Analysis: Brian Kelly is loving the NFL Draft and it's loving him back

Eric Hansen
South Bend Tribune

CHICAGO — Brian Kelly schmoozed in the green room and strode down the red carpet, never once worrying what kind of fashion statement his “no-I-didn’t-lose-a-bet” plaid jacket was making.

Louder and more significant was the statement his Notre Dame football program was about to make at the Auditorium Theatre Thursday night and figures to as well over the 48 hours that follow.

That ND offensive tackle Ronnie Stanley’s selection as the sixth overall player in the 2016 NFL Draft — by the Baltimore Ravens — had all kind of historic overtones was only part of the story. What figures to follow over the next two days and six rounds of the draft, and on the field in the fall, makes it all that more momentous.

First the history.

Stanley on Thursday became the first Notre Dame player at any position to come off the board in the first top 10 picks since defensive tackle Bryant Young went to the 49ers at No. 7 in 1994, the same year Stanley was born.

He’s the first offensive lineman from Notre Dame to go in the top 10 since George Kunz was plucked by the Atlanta Falcons No. 2 overall in 1969. Quarterback Rick Mirer in 1993, going No. 2 to Seattle, was the last time an Irish player had a shorter wait in the green room.

The first player who went to high school in Nevada to go in the first round in 12 years, Stanley came to Notre Dame as the nation’s No. 176 college prospect and heads to the NFL 170 places higher. Hardly rags to riches, but it’s a significant bump.

“One of the things I look for are kids who haven’t hit their stride yet,” Kelly, ND’s seventh-year head coach, said Thursday while unwinding in a reception room. “Remember, when we started recruiting him, Ronnie was a basketball player in his mind. We’re having a lot of success with those kind of players at Notre Dame.”

Another of those late striders, wide receiver Will Fuller, went later in the first round Thursday night — at No. 21 to the Houston Texans. He was the No. 176 player nationally in the next (2013) class, following Stanley’s.

Those kind of story lines speak to Kelly’s player development mantra every bit as much as the sheer numbers of this class will eventually before the weekend is out. It has a chance to both tie for the most ND players drafted in the first three rounds (7) and over seven rounds (10).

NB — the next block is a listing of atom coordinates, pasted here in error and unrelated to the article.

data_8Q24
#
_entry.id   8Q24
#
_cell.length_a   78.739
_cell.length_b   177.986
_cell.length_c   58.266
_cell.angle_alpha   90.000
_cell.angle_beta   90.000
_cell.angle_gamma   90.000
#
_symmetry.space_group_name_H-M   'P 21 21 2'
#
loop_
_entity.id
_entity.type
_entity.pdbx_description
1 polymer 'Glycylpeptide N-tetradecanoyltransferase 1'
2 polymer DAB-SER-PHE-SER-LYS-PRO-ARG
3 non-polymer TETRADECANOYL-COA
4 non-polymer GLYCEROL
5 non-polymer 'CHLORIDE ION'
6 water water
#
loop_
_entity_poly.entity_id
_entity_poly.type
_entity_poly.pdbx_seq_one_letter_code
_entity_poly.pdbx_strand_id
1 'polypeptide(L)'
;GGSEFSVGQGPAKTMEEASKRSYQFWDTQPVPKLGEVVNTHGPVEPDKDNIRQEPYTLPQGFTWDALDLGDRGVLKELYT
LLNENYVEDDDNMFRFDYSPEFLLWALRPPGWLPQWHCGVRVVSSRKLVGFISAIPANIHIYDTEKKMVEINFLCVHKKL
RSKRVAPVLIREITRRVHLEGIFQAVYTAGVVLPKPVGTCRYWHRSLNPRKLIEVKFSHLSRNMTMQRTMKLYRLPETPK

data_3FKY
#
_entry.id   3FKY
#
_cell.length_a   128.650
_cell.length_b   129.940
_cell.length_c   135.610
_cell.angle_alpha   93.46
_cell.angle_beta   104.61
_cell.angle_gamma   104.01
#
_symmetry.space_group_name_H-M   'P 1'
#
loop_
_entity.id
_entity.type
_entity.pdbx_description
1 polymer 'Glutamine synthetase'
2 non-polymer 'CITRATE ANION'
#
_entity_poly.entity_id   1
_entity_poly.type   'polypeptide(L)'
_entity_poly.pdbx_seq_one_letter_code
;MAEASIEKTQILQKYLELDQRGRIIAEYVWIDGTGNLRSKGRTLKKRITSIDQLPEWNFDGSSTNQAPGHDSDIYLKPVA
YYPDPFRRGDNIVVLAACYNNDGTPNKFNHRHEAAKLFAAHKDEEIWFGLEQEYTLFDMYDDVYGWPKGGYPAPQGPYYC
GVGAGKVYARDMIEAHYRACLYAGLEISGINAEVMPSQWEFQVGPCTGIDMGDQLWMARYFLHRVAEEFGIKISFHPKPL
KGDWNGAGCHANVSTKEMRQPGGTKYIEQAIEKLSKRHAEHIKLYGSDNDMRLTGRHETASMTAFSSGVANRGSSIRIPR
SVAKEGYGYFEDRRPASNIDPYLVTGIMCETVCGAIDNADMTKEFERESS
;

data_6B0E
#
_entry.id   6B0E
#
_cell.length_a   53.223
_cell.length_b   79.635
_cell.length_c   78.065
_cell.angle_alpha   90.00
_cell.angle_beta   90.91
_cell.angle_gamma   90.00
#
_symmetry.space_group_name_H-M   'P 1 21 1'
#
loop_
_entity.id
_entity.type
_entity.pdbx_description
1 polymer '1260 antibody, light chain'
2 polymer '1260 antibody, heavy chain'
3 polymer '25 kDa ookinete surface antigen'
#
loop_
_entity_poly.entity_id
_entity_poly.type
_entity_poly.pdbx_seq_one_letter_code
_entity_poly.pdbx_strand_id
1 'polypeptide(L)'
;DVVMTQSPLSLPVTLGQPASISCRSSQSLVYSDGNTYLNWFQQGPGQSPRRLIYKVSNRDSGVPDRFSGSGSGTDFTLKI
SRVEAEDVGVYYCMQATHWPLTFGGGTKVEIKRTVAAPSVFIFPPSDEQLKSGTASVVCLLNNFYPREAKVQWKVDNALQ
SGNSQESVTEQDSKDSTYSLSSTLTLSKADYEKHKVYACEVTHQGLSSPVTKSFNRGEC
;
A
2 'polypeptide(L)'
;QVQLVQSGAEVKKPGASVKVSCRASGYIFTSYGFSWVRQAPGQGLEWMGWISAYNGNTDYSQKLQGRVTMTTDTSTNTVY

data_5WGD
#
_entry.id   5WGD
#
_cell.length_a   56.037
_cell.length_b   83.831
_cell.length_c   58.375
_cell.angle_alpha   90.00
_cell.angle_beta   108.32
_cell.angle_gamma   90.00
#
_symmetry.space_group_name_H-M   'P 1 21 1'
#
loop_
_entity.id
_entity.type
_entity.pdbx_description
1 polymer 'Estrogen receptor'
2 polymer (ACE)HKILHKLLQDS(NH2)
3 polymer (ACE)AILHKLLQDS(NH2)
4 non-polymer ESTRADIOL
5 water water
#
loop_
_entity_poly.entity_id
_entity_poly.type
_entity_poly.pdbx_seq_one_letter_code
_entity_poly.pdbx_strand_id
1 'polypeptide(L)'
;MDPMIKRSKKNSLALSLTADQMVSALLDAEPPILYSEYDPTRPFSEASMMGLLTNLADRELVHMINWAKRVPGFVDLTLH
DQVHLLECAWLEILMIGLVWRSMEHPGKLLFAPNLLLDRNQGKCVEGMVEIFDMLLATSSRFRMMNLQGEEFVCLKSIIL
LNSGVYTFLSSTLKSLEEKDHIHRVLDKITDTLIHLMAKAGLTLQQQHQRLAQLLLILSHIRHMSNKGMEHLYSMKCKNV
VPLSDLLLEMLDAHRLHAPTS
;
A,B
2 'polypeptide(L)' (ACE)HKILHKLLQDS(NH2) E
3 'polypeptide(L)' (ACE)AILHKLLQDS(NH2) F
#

And depending on how the late rounds go, Notre Dame (485 coming into Thursday) may overtake arch-rival USC (489) for the most NFL draft picks of all time by Saturday night.

But those seismic milestones coincide with a profound cultural shift that was more evident than ever in recent months.

And that’s what allowed Kelly to embrace Thursday night what he once kind of tolerated — right down to Stanley’s mother’s smile being brought to you by Oil of Olay, Jaylon Smith’s knee rehab being sponsored by Visa, and Sheldon Day making some kind of deal with Skittles that resulted in what looks like a decade-long supply being delivered to his home.

It’s not hard to see how Kelly and the NFL Draft got off on an acrimonious note.

Quarterback Jimmy Clausen and wide receiver Golden Tate bolted as true juniors for the 2010 NFL Draft three days before Kelly was hired to replace Charlie Weis in December of 2009. They did stop by his office to say hello and goodbye a few days later.

In the weeks that followed, Kelly sensed the players Clausen and Tate left behind more than intermittently had NFL dreams that were out of proportion in his mind to ND’s mission and Kelly’s desire to chase national titles. Down deep, he figured and hoped to marry the concepts someday.

But it didn’t come quickly or easily.

“I think when it started to change was when Michael Floyd came back (for his senior season in 2011),” Kelly said. “And then when Manti Te’o and Tyler Eifert came back for 2012. I think that coincided with the change.

“Michael really had to come back to establish himself, but Manti and Tyler and later Zack Martin changed the entire culture, that you can be about Notre Dame — graduate and chase championships — and still have and live the NFL dream.”

Just like Stanley, who chose to come back after Kelly and athletic director Jack Swarbrick went to visit him in Las Vegas after the 2014 season.

“We made a promise to him that if he came back to Notre Dame, we would fulfill what we promised him,” Kelly said. “He would get his degree and he would become a better player. And I think that came to fruition tonight.”

What also may come to fruition is ND skipping a rebuilding year after a large draft class, at least recent history says so.

Per Bill Landis of the Cleveland Plain Dealer, there have been 10 occasions since 2000 in which schools lost players in double-digit quantities to the NFL Draft. None of those teams went worse than 8-5 the ensuing season, and one of them —2013 Florida State — won the national title.

Overall, those teams were a combined 115-16 (.878) before the big draft class and 100-29 (.775) the season after it. It speaks to programs that recruit and develop at a high level, which is where Notre Dame finds itself at the moment.

Loudly, as loud as the plaid jacket.

“Hey,” Kelly said with a laugh. “That’s a special jacket. I wear it whenever we want good karma.”

Mission accomplished.

Notre Dame head coach Brian Kelly (left) and offensive tackle Ronnie Stanley celebrate the Irish All-American's selection Thursday night in the first round of the NFL Draft.